They’re so cheesy, so campy, so over-the-top and wonderfully bad, though not always. Some prom horror movies have unexpected depth and nuance, exploring (sometimes clumsily) the dynamics of high school and the pressures of being a teenager. Just like the high school horror movie, the prom horror movie fumbles towards peering at the dark underside of the high school experience as memorialized in high school’s forever hyped event.
It makes total sense that prom is a big deal. In high school, especially the closer to graduation they are, teenagers find themselves stuck in a weird, awkward limbo where they don’t have the rights and privileges of an adult but know enough to want them, where the responsibilities and obligations of adulthood loom on the horizon. The intense desire for agency, meaning, and purpose melds with teenagers’ immature assumptions that agency, meaning, and purpose can be found in one glitzy, epic night.
Of course, it rarely happens that way. Prom night is almost never the incredible, life-changing event that Hollywood movies would have you believe. Most of the time, you get all dressed up in your high school best and spend a few hours swaying on the dance floor or sitting at your table with your friends, wondering why your crush hasn’t noticed how awesome you look. And then a drunk junior pukes Malibu all over the dance floor, and you and your friends leave and go to Denny’s on the way to someone’s house to watch Donnie Darko and try to sneak beer out of the garage refrigerator.
The Cannes Film Festival is officially underway! Yay for independent artsy films!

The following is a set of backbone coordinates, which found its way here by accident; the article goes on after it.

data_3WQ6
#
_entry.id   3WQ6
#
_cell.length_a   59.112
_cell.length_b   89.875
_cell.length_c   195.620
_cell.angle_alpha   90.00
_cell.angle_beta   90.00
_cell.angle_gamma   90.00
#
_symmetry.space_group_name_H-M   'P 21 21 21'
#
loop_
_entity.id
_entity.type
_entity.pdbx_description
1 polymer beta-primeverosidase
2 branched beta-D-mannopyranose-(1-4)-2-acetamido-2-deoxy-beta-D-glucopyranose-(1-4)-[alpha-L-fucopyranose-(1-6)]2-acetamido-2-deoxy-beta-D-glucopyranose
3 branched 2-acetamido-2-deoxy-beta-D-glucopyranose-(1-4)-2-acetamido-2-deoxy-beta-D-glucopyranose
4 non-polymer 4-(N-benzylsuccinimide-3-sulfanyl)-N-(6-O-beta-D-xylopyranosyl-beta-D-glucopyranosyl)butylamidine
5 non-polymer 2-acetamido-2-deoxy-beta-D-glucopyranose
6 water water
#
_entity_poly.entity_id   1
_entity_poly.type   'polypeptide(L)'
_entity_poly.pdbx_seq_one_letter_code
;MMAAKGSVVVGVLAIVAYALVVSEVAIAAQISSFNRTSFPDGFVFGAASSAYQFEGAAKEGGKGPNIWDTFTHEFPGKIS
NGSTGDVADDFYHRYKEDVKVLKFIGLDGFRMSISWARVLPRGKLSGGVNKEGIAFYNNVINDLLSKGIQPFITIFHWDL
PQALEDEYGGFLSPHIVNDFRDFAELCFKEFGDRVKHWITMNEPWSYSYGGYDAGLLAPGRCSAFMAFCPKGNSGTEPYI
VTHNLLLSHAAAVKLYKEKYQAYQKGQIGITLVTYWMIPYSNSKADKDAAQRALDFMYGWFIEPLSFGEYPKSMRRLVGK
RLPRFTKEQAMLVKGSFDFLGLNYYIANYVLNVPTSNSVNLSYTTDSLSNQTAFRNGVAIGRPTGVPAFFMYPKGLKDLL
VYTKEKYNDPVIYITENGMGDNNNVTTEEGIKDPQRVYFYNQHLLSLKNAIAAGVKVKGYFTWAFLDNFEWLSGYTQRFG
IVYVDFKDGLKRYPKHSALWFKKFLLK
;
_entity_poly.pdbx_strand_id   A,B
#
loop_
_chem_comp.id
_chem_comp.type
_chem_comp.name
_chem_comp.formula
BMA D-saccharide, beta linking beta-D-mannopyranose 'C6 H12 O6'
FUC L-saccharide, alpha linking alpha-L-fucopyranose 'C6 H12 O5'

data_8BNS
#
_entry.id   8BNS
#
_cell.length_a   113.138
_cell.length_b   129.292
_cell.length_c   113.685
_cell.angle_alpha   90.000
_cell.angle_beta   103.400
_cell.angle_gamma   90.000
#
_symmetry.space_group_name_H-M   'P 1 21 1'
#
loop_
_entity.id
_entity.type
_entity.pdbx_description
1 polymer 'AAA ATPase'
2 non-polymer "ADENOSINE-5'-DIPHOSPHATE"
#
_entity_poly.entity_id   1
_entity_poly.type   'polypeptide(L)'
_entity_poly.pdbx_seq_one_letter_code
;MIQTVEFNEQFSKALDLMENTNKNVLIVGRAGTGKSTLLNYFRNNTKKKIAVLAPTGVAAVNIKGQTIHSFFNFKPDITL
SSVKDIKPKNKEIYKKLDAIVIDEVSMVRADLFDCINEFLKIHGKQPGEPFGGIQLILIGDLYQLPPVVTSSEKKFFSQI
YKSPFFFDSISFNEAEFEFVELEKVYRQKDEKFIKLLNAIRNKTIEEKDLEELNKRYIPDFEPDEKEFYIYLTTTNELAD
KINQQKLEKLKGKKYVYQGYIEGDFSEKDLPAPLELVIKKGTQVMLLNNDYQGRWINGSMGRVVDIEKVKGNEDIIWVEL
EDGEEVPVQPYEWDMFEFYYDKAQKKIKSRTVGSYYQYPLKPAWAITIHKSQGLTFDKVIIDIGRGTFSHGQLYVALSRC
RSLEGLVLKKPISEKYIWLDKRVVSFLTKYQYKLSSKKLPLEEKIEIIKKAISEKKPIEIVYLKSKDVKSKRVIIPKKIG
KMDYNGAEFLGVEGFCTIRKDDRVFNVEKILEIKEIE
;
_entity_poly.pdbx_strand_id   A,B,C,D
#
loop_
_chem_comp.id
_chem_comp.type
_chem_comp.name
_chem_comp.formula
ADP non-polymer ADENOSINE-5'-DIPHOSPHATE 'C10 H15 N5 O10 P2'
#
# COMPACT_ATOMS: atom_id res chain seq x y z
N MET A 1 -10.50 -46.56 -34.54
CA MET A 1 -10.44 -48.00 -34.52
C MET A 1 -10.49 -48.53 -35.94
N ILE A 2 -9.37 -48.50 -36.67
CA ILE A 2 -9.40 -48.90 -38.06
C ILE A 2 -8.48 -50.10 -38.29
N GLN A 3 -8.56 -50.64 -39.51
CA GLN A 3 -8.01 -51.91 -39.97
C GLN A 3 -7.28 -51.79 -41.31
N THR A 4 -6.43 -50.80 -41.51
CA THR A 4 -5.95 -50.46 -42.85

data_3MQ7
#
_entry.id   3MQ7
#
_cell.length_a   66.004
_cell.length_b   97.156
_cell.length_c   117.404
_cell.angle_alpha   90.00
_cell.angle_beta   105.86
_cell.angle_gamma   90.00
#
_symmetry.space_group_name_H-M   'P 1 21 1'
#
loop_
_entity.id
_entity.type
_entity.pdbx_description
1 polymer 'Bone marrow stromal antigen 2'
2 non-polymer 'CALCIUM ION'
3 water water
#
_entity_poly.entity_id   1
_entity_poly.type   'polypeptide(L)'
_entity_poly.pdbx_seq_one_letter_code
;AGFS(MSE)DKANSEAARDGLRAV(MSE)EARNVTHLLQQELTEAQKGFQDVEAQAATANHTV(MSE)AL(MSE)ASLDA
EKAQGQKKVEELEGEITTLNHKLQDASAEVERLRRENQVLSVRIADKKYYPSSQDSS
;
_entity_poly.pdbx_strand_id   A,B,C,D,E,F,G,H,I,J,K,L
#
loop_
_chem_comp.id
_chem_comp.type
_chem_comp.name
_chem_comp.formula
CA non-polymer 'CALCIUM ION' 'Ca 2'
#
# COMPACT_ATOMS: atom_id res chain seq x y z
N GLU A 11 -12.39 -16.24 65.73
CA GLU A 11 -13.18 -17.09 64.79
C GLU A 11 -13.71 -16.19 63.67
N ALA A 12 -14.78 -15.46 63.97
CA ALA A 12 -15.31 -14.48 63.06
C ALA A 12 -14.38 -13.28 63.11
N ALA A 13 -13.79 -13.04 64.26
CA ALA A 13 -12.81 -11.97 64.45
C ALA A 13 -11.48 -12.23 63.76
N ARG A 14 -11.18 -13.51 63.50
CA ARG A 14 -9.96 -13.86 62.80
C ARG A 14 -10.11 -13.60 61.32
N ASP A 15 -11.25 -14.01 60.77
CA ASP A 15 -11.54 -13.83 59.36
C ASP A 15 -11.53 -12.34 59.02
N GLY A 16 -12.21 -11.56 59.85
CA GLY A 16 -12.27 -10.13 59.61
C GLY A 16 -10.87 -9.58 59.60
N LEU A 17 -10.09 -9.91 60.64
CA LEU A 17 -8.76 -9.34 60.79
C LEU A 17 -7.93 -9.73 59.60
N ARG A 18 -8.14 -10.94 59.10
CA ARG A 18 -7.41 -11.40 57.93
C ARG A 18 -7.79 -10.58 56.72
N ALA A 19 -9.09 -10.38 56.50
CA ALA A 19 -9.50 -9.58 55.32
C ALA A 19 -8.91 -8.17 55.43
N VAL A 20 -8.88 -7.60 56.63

In the past, Cannes has given us not only buzzworthy prestige films from around the world, but it has also been a source of horror films outside the Hollywood mainstream. I’ve covered both the 2016 and 2017 Cannes Film Festivals, which introduced to the world to films like Raw, Neon Demon, Train to Busan, and The Killing of a Sacred Deer. And that’s not to mention horror classics like Evil Dead or Pan’s Labyrinth.
Well damn y’all, May horror isn’t what I thought it would be–low key and full of indie releases.
Not that it’s a bad thing. Some of the best horror movies are small indies and foreign films that don’t secure wide theatrical releases in America. I’m willing to bet that festival darlings like Beast and Revenge are more than worth a watch. Bad Samaritan and Family Blood are very intriguing, and It Came from the Desert looks horrendous, like, I-need-a-couple-of-drinks-to-get-through-it-but-that-could-be-fun-horrendous.
Check out the May horror movies below!
I. Am. Pumped. April horror is chock full of all sorts of festival horror movies I’ve been waiting for, and they look great!
This April, we’re getting not one, not two, but three horror movies from last month’s SXSW, and they look amazing. I can already confirm that A Quiet Place, starring Emily Blunt and John Krasinski, is very good and highly enjoyable. That leaves Wildling, one of the festival’s unexpected triumphs, and Ghost Stories, a spectacularly moody British ghost tale.
And then, on top of everything, Marrowbone, the latest effort from Spanish filmmaker Sergio G. Sanchez (El Orfanto) drops this month. Swoon.
Also among the April horror releases are a few horror films that look cheesy, contrived, and quite frankly, delightful! Truth or Dare promises the kind of schlocky teenage horror we all secretly enjoy (don’t lie) while Bus Party to Hell demands to be seen on the strength of its title alone. I will oblige.
Seriously, this is a great month for both quality horror and popcorn-flick fun.
Check out the trailers below.